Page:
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‘The Punisher: War Machine’ review: A kickass, bloody ride

Frank Castle gets elevated to an all-new criminal status.

Matt Rosenberg and Guiu Vilanova
Price: Check on Amazon

I’ll be honest, when Marvel announced Frank Castle would be donning the War Machine armor as part of Marvel Legacy, I wasn’t exactly happy. I’m sure many fans of the Punisher have imagined what it would be like to see him inhabit such a powerful suit, but it never sounded like it would make a good series, just felt like it would be a cheap story with little to it except big explosions. Boy, was I so naively incorrect. The Punisher: War Machine, written by Marvel’s rising star Matthew Rosenberg and illustrated by Guiu Vilanova, is a gratuitously violent and entertaining series that tells a Frank Castle story unlike any before.

Collecting The Punisher issues #218 through #223, this collection picks up right where Marvel Legacy and Secret Empire left off with S.H.I.E.L.D. in shambles and Nick Fury desperately needing of loyal soldiers. Fury needs a ruler deposed in the fictional nation of Chernaya, and Frank Castle is the only man for the job — as long as he has the right tools. The tool in this case? The War Machine armor.

The first issue is the only in this collection that you could call “slow,” but it is necessary since it sets up the entire “War Machine” arc. It’s not even that it’s actually slow, rather it is simply not as batshit insane as what comes after. It boasts some classic Punisher-esque moments of vigilante justice leading right up to him stealing the famous War Machine armor, moments that foreshadow just how violent this series will be.

From that moment on, this series moves at a blistering pace with nearly non-stop action as Frank Castle uses the armor to wreak havoc on the Chernayan army. These sequences feature some of the most graphic, gruesome, and utterly satisfying Punisher kills of all time. Across this six-issue collection readers see Frank kill his enemies in incredibly creative yet gory ways thanks to artist Guiu Vilanova.

Readers can see Frank blast a man’s face of with his shoulder mounted Gatling gun, drop a tank on a crowd of soldiers, blow holes in Chernayan goons using his ion cannons, and, my personal favorite, rip a man in half by the arms. That’s just a taste of what readers will see in this collection — every issue has at least four kills that will leave jaws on the floor.

While the kills throughout this collection are immensely gratifying, writer Matthew Rosenberg also manages to elevate The Punisher to all new criminal heights as he illegally stages a one man coup in Chernaya. Frank’s been a Hydra hitman and atop America’s most wanted list, but he’s never been an international war criminal — until now.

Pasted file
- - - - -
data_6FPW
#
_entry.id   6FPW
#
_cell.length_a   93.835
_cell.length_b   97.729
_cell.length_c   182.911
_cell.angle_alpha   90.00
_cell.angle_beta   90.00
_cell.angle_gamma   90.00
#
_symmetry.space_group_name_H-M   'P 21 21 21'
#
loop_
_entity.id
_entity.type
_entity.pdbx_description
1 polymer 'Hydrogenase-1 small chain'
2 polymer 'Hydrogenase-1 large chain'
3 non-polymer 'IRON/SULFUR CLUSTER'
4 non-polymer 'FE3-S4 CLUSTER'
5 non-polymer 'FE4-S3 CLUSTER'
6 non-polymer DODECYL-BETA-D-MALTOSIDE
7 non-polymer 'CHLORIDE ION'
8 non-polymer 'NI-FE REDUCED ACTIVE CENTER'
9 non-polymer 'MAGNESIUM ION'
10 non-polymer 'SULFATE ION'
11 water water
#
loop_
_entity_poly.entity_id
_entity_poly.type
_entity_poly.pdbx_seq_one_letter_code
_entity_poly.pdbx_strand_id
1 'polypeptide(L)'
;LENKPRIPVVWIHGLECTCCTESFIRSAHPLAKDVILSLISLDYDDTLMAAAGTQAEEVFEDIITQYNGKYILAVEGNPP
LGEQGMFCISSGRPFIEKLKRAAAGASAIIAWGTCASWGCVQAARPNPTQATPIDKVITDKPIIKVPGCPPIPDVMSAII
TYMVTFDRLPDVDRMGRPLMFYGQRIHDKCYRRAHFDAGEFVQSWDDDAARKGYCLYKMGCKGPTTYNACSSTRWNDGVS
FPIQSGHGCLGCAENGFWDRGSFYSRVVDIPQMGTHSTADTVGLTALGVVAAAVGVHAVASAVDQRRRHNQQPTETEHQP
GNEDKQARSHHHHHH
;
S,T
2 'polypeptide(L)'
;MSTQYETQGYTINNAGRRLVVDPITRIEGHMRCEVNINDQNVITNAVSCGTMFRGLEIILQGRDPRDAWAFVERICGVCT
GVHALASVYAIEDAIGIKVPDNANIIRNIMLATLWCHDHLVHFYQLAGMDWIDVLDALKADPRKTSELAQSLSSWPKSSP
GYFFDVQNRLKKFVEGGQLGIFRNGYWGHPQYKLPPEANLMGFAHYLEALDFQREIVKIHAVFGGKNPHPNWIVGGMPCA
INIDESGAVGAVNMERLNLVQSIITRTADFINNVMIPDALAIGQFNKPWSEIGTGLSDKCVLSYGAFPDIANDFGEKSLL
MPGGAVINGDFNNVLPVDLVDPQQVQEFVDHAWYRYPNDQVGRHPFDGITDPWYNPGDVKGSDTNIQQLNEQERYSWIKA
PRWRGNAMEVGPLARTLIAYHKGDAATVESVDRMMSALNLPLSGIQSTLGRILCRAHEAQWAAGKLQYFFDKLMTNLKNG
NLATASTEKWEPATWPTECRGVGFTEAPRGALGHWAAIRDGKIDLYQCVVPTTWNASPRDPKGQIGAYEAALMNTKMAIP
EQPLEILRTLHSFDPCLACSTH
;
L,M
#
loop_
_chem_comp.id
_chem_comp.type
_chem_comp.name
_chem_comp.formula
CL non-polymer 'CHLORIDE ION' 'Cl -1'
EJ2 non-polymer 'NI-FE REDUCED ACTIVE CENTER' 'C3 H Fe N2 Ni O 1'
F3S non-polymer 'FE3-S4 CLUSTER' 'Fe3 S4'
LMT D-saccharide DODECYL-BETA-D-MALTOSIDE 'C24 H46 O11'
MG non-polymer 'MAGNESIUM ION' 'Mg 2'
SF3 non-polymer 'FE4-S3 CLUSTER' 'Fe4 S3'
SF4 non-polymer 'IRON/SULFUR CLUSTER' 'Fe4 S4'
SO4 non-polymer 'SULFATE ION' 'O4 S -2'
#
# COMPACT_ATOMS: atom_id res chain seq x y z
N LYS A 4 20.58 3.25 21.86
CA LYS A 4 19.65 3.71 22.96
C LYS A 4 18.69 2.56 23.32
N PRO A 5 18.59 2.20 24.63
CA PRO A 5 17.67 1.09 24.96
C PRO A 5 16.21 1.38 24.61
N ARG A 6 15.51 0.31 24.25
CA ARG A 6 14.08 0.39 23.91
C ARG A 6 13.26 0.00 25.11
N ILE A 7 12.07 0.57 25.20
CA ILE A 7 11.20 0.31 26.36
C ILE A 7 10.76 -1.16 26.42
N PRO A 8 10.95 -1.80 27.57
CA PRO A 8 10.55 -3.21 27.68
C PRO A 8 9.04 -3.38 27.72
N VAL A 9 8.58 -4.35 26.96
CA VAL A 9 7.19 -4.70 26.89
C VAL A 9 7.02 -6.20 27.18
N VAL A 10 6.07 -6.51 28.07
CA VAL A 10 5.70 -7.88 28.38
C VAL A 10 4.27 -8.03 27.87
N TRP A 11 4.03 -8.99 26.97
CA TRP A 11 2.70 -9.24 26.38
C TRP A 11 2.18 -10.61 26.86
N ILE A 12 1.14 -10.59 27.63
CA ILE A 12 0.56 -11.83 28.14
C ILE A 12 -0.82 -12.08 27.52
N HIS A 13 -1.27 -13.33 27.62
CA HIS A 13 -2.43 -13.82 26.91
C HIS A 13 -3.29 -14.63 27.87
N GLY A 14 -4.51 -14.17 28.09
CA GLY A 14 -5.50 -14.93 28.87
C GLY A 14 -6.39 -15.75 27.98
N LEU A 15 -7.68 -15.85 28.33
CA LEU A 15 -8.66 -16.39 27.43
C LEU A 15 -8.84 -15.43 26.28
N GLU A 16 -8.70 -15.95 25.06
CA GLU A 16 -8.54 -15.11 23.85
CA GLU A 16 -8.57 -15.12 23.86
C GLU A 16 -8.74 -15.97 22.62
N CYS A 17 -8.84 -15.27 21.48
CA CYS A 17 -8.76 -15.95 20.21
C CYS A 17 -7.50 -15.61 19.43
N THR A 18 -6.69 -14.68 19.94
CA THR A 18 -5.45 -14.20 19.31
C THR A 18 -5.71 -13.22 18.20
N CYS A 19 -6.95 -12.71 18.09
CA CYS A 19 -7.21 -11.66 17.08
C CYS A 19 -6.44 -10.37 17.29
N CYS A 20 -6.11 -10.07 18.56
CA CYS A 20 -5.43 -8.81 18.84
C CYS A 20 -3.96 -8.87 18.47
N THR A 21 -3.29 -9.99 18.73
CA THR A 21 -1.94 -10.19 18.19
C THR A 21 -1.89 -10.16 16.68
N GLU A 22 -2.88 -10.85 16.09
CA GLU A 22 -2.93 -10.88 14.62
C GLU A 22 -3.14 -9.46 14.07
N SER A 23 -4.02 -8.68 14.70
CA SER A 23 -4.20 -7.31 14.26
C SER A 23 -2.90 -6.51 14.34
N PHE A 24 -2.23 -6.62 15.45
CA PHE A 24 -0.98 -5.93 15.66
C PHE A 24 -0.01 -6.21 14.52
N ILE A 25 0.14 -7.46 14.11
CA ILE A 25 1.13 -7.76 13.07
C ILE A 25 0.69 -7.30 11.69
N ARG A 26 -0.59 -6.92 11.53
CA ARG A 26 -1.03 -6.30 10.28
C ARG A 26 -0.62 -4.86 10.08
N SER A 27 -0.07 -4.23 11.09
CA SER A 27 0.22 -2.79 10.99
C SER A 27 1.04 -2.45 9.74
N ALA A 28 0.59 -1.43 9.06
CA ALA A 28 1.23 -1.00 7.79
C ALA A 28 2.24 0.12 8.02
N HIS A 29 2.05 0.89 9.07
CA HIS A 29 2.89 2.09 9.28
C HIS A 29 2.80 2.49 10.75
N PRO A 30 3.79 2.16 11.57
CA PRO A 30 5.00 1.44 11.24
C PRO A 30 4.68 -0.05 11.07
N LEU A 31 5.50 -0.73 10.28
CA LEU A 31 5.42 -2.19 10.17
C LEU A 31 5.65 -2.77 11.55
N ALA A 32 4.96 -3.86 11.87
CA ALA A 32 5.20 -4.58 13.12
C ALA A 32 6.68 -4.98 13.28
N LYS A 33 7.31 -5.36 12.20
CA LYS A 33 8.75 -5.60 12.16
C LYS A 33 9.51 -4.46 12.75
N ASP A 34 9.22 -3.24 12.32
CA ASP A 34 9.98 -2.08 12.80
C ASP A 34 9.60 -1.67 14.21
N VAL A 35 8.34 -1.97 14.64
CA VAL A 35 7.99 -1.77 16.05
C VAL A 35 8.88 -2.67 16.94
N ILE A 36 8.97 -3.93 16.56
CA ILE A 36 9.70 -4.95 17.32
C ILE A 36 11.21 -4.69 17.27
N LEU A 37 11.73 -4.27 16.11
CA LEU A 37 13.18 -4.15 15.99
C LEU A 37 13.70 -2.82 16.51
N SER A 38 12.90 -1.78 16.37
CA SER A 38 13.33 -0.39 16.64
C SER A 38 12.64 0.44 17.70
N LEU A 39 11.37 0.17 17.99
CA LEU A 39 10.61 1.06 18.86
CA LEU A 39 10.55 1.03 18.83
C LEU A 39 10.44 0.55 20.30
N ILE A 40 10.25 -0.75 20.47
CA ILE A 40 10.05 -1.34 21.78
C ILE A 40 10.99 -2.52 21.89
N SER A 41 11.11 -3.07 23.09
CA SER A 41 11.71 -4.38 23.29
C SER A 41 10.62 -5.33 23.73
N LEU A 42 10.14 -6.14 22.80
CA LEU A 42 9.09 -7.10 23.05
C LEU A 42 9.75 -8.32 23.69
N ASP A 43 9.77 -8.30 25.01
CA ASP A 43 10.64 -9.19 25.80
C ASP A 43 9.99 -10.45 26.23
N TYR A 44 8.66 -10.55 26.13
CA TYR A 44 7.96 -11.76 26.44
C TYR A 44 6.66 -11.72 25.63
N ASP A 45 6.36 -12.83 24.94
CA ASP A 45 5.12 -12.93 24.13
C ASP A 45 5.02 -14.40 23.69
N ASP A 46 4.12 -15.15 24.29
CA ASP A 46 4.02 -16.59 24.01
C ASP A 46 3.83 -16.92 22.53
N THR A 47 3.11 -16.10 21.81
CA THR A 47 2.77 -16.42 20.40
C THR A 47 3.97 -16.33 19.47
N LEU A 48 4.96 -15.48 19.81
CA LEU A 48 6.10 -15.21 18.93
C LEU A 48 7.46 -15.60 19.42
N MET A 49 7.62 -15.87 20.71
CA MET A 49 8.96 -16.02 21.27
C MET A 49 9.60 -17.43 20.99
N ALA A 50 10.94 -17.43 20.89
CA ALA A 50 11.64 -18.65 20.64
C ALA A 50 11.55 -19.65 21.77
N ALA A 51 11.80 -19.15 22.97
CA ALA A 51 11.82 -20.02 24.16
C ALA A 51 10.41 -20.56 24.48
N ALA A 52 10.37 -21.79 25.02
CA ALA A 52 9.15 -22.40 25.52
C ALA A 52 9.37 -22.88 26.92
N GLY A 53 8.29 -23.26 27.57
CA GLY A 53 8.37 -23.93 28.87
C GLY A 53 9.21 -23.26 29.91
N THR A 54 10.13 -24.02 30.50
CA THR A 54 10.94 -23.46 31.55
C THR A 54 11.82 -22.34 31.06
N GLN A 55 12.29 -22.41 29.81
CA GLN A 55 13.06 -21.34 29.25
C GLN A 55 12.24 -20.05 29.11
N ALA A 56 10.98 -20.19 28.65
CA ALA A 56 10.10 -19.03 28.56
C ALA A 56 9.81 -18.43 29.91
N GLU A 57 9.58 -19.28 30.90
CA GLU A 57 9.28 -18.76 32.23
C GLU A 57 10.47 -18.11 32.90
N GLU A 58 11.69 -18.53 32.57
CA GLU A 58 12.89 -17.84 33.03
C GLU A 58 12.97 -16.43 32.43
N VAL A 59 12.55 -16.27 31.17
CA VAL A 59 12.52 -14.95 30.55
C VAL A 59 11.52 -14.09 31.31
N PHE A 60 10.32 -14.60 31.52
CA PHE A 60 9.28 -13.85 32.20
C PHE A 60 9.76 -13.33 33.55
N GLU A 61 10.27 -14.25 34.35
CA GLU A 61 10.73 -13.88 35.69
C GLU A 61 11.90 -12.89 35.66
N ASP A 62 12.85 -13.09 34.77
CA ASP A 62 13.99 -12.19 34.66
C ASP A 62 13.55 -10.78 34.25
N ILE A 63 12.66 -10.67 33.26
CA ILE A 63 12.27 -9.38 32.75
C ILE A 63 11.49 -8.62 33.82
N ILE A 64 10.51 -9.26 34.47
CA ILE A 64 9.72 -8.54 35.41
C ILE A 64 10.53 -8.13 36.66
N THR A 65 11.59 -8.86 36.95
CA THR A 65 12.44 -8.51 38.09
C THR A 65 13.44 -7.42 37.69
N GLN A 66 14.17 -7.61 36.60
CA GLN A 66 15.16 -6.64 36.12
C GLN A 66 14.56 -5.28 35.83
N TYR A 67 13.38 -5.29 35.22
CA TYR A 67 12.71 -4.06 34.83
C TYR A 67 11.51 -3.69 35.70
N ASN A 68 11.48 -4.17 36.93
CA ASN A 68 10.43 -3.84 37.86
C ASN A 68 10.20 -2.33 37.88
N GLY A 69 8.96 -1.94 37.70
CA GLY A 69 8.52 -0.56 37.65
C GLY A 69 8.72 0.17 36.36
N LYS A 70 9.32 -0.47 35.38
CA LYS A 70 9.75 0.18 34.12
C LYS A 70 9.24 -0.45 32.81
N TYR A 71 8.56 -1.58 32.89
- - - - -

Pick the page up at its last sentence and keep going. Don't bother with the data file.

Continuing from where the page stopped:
This “War Machine” arc could’ve been nothing more than just an excuse to put Frank in some badass armor as he brutally murders criminals. Instead, Rosenberg uses this idea to push the character to new heights. He’s not the troubled yet justified vigilante in this story, he’s a full-blown war criminal breaking U.N. law as he wages war on foreign soil. It’s a subtle reminder about Frank’s true nature that sets up some serious consequences for Frank in the future.

The biggest surprise of this collection is the subtle injection of humor in certain issues. Nobody thinks about The Punisher and thinks comedy — it’s a dark, gritty series with little room for laughs. Somehow Rosenberg manages to squeeze just the right amount of humor into this series without sacrificing the integrity of the tone or character. There are a few Star Wars references and even a small dick joke that will make almost every reader chuckle.

The only thing that holds this collection back is how fast it reads. While it does feature some fantastic dialogue exchanges between Frank Castle and Nick Fury, it’s very visual heavy, meaning readers can get through most individual issues in 10 to 15 minutes. At six issues total, the average reader could probably finish this collection in under two hours.

I have never been so happy to be so wrong about a series like I am with this collection of The Punisher. Frank Castle in the War Machine armor could’ve just been a cheap ploy to appease fan boys with no real substance. Instead, The Punisher: War Machine is an incredibly entertaining story featuring some of the all-time best Punisher kills while elevating Frank Castle to an all new criminal status.

The Punisher: War Machine Vol. 1
Is it good?
With some of the most violent kills in the history of the character, The Punisher: War Machine is a Punisher story like no other that elevates the vigilante to new heights.
Guiu Vilanova illustrates the most graphic and utterly satisfying Punisher kills of all time.
There's an unexpected, subtle amount of humor injected into this series that doesn't compromise the character or story.
By the time this collection ends Frank Castle has moved from American outlaw to international war criminal, elevating him to new heights.
This collection subtly hints that Frank Castle may be more villain than (anti) hero and sets up some serious consequences for him when he returns to the States.
The first issue feels a little mundane when compared to the remainder of the collection.
The five issues after the first read a little too fast, meaning the average reader can finish this collection in about two hours.
9
Great
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